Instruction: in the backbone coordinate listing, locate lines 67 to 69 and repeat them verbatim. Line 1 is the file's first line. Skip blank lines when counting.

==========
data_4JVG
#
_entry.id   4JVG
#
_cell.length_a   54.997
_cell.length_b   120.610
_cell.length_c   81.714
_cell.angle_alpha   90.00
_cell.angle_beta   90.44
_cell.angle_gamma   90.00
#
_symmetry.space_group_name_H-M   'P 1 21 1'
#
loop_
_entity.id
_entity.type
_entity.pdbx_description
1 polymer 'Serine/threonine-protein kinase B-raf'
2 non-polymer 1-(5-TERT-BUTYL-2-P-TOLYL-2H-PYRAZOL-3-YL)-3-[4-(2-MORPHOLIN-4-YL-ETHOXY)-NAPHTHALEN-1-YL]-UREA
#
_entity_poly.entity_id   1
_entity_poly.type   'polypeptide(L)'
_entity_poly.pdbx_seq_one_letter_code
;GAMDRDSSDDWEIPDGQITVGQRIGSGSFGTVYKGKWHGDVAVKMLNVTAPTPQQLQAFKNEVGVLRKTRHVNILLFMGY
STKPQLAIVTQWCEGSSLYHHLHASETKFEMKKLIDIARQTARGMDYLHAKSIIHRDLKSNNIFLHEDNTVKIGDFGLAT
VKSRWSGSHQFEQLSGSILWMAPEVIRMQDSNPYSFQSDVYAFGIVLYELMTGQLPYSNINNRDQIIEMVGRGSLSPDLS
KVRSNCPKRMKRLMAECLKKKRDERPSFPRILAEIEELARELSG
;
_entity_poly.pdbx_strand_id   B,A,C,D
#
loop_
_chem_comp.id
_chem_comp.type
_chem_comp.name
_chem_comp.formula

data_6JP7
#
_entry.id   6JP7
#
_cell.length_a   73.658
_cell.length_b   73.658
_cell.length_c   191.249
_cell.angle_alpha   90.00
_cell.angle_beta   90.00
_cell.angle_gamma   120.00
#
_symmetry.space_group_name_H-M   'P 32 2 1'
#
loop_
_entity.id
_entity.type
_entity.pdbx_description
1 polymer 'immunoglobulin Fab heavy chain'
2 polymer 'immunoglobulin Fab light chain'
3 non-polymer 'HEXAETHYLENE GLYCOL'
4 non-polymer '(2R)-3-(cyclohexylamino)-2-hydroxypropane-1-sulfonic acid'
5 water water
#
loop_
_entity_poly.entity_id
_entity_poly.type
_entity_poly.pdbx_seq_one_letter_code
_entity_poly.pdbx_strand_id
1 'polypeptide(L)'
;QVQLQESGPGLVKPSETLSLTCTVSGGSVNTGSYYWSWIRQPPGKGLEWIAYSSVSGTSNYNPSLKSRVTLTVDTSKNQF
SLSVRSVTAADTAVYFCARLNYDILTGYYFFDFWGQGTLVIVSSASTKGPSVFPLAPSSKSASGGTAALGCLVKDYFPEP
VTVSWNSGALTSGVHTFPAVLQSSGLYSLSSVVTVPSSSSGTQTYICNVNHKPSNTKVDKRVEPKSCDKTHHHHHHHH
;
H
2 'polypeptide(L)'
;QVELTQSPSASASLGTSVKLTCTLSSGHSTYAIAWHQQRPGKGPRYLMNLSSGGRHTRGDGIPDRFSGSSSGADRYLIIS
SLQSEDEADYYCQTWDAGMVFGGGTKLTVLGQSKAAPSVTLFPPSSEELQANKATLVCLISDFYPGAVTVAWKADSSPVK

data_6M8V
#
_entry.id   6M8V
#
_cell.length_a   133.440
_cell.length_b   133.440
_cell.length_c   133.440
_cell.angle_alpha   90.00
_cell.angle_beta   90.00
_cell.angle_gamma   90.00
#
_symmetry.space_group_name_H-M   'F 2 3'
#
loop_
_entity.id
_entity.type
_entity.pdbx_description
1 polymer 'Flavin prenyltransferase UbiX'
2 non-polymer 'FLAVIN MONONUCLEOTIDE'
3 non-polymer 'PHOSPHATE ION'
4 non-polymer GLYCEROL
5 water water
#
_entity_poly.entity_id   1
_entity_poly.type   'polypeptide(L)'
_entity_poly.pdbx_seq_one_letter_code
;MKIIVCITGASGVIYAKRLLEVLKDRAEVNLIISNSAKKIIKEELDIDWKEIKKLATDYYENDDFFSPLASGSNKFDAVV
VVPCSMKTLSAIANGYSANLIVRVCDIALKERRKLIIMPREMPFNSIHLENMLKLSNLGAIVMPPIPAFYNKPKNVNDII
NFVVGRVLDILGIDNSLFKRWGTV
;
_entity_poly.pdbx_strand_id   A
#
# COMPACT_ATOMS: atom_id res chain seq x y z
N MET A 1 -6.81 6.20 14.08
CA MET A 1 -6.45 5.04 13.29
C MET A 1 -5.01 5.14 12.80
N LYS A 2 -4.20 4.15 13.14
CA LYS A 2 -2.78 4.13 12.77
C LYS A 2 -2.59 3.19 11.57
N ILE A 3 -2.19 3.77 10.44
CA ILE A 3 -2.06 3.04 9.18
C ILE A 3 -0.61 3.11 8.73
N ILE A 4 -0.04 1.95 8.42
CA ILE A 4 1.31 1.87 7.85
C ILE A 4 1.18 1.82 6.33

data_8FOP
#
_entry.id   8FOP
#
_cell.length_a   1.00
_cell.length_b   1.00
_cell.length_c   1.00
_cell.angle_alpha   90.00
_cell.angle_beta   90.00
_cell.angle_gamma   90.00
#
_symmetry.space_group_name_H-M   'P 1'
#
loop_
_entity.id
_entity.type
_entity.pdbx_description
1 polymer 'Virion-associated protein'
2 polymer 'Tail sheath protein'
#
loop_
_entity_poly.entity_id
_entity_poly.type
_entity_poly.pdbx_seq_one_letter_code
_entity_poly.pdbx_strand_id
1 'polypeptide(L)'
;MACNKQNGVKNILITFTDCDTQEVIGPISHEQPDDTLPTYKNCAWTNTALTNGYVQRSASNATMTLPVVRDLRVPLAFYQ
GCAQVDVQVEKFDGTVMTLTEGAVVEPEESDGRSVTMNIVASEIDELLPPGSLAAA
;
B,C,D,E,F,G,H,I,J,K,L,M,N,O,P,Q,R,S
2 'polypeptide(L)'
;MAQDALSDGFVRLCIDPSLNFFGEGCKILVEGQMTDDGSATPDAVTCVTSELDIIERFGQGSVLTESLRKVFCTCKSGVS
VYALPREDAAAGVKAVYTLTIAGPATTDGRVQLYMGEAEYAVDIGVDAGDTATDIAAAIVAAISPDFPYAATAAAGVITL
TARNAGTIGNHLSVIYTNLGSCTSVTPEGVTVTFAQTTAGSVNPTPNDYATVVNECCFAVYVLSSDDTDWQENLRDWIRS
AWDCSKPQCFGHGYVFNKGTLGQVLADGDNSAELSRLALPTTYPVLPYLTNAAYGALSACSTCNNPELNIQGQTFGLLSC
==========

VTVSWNSGALTSGVHTFPAVLQSSGLYSLSSVVTVPSSSSGTQTYICNVNHKPSNTKVDKRVEPKSCDKTHHHHHHHH
;
H